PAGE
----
But regardless of how electricity is produced the costs won’t not plummet! That's one of the many reasons why the EV has beaten the hydrogen car, it's cheaper to run, faster, cheaper to buy, more space efficient, simplier etc.

EV's are the way forward, flat earth society are in lala land

typos1 - Just can’t respect opinion

7 August 2017

Fuel cell cars ARE EVs !! As others have said, its early days yet, we dont know whats gonna happen and besides many countries have enough sun to split hydrogen for free, so fuel cells will have their place in cars. For aircraft, ships and possibly trucks batteries will either NEVER be feasible (too heavy, too short a range) or it will be 50 odd years before they do, so fuel cells are the only answer.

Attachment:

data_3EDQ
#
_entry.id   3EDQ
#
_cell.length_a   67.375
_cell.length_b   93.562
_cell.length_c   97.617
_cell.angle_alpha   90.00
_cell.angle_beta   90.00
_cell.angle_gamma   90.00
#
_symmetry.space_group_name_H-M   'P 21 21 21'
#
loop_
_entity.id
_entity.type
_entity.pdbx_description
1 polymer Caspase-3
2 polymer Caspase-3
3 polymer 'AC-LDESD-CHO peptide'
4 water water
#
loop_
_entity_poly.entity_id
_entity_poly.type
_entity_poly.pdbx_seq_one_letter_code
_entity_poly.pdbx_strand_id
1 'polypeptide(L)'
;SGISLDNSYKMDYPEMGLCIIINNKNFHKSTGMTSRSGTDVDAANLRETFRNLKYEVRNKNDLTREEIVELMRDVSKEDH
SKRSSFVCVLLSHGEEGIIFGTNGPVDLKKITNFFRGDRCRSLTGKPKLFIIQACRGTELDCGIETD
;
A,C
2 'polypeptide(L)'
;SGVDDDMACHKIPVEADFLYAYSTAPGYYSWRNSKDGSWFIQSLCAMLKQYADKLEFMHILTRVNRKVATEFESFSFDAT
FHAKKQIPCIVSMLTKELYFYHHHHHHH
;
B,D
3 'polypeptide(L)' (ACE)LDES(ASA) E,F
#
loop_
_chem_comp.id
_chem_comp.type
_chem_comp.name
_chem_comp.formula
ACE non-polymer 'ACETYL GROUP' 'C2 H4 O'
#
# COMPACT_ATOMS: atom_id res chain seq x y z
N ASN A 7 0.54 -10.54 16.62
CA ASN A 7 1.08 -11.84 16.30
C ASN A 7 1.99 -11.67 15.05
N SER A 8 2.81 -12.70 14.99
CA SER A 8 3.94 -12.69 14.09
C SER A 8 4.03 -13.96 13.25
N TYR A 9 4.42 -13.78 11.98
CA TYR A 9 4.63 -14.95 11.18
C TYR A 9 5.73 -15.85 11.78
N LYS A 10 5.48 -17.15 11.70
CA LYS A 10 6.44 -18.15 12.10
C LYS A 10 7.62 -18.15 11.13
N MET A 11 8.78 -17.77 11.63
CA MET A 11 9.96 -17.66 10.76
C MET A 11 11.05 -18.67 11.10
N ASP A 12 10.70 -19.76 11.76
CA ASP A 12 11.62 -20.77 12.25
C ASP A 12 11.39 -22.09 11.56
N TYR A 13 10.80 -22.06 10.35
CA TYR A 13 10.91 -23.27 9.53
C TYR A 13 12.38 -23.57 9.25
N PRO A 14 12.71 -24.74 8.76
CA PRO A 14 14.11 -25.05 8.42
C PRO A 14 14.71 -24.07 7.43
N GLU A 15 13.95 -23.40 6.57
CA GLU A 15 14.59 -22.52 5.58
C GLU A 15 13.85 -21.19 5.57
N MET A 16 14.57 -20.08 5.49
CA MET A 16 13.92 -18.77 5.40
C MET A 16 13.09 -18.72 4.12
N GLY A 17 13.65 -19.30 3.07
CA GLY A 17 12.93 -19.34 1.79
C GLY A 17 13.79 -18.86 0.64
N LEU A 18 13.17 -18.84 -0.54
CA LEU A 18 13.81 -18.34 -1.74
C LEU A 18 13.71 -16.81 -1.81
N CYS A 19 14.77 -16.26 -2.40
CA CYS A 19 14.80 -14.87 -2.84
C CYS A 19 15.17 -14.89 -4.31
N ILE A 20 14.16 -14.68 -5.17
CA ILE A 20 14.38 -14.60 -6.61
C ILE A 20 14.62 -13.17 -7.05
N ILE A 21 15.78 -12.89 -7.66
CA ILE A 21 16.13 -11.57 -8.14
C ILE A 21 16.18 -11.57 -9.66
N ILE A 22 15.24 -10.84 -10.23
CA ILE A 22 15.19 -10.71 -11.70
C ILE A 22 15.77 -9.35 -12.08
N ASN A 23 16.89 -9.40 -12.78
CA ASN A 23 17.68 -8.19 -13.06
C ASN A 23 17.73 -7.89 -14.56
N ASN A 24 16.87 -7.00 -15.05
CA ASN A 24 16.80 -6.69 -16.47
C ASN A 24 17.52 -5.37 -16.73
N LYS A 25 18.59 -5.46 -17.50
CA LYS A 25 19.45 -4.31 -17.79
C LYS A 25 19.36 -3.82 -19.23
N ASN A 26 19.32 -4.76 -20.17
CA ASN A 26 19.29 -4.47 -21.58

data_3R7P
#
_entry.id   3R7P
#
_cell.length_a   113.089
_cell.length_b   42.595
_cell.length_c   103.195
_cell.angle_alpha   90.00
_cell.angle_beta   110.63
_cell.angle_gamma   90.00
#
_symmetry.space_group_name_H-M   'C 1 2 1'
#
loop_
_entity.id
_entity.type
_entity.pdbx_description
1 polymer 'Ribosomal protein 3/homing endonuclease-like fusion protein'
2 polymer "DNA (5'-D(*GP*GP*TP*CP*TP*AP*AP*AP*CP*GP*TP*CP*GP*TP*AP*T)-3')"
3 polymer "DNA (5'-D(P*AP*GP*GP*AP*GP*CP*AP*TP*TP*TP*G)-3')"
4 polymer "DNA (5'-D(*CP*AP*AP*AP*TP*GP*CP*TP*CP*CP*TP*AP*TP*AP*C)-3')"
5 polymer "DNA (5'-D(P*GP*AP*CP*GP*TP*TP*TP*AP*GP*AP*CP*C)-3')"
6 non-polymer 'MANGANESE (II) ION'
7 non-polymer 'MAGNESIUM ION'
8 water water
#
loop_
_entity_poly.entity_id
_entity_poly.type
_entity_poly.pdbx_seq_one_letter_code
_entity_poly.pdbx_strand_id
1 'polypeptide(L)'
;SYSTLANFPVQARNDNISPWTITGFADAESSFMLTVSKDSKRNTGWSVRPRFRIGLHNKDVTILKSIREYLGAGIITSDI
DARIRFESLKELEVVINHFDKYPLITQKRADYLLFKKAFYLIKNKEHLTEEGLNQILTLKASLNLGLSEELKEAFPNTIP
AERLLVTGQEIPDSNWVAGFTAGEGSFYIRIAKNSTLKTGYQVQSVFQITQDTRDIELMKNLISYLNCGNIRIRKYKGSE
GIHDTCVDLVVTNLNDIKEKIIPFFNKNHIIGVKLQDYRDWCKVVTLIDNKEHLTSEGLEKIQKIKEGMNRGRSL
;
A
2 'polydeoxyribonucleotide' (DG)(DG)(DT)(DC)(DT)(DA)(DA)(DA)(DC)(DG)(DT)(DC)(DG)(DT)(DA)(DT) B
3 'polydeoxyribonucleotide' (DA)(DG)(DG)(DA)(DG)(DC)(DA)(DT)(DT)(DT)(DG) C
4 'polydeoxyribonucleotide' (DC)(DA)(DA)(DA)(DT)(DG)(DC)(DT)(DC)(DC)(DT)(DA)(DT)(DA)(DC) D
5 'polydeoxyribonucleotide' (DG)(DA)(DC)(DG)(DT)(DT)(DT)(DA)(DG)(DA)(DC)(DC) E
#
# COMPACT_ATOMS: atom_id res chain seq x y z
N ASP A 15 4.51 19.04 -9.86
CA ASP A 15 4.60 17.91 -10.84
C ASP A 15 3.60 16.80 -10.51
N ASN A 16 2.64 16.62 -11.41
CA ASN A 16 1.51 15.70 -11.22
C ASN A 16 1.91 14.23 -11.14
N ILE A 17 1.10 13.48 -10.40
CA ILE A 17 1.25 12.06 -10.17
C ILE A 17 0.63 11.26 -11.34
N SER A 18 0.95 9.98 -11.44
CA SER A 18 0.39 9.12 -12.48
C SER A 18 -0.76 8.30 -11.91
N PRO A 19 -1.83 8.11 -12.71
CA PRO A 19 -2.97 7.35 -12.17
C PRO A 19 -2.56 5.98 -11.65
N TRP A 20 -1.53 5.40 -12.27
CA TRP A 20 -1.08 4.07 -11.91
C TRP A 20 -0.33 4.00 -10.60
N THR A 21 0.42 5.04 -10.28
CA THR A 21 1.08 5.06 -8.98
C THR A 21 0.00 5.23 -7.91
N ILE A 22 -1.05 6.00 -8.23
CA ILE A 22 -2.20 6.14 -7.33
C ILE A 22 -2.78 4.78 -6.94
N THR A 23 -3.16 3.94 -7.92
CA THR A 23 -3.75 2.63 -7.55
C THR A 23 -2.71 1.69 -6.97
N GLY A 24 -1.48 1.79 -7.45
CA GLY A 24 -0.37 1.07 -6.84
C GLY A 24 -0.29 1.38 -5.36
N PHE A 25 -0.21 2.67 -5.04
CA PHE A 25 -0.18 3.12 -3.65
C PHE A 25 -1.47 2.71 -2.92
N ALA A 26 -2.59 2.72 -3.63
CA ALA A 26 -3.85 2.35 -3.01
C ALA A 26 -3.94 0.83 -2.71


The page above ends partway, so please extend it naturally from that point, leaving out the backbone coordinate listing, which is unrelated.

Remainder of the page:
XXXX just went POP.

8 August 2017
typos1 wrote:

Fuel cell cars ARE EVs !! As others have said, its early days yet, we dont know whats gonna happen and besides many countries have enough sun to split hydrogen for free, so fuel cells will have their place in cars. For aircraft, ships and possibly trucks batteries will either NEVER be feasible (too heavy, too short a range) or it will be 50 odd years before they do, so fuel cells are the only answer.

"early days", using hydrogen as a fuel was done about 15 years ago by BMW it failed and they switched to proper EV's, of course battery planes aren't possible so for that there's oil, but for most car journies there's the battery. 

typos1 - Just can’t respect opinion